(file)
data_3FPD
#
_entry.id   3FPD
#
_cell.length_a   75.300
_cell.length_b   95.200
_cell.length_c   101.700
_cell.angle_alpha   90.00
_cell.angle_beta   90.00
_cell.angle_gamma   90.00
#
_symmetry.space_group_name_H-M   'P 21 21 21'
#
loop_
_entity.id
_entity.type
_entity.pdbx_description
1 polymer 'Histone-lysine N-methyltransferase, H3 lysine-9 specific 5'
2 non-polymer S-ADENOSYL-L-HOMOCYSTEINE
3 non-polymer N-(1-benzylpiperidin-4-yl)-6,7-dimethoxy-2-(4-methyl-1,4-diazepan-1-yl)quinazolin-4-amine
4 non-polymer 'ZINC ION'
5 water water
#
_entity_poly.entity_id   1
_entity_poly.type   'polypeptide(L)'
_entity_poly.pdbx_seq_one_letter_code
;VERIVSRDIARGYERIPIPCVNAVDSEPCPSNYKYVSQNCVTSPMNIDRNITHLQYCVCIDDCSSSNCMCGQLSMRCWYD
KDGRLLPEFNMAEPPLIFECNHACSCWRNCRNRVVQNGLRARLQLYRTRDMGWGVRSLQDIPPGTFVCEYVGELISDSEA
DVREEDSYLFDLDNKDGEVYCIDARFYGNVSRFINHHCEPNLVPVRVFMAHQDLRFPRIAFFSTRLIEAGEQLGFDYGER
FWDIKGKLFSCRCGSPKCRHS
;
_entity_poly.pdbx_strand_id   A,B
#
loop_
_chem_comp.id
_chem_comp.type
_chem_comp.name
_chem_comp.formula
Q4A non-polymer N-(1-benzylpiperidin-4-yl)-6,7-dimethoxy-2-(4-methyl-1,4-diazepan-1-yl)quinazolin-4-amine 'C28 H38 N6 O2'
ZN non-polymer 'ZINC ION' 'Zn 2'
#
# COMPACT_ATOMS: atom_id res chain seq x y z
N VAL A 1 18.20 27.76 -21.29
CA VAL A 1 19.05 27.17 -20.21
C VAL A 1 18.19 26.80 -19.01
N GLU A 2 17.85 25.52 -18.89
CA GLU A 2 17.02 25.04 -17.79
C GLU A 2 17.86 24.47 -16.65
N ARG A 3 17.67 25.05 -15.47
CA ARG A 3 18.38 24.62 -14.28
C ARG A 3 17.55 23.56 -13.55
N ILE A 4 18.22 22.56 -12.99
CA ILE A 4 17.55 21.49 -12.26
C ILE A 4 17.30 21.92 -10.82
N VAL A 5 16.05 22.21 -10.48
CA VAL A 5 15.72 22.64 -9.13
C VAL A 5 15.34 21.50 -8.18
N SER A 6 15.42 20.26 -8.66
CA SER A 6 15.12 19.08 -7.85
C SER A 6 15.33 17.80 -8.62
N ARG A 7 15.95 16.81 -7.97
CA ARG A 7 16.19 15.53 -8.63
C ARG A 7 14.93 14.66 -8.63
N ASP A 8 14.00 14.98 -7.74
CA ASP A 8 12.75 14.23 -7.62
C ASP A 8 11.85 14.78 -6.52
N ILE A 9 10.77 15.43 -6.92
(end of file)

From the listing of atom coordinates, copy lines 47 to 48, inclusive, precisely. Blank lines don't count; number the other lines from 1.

CA GLU A 2 17.02 25.04 -17.79
C GLU A 2 17.86 24.47 -16.65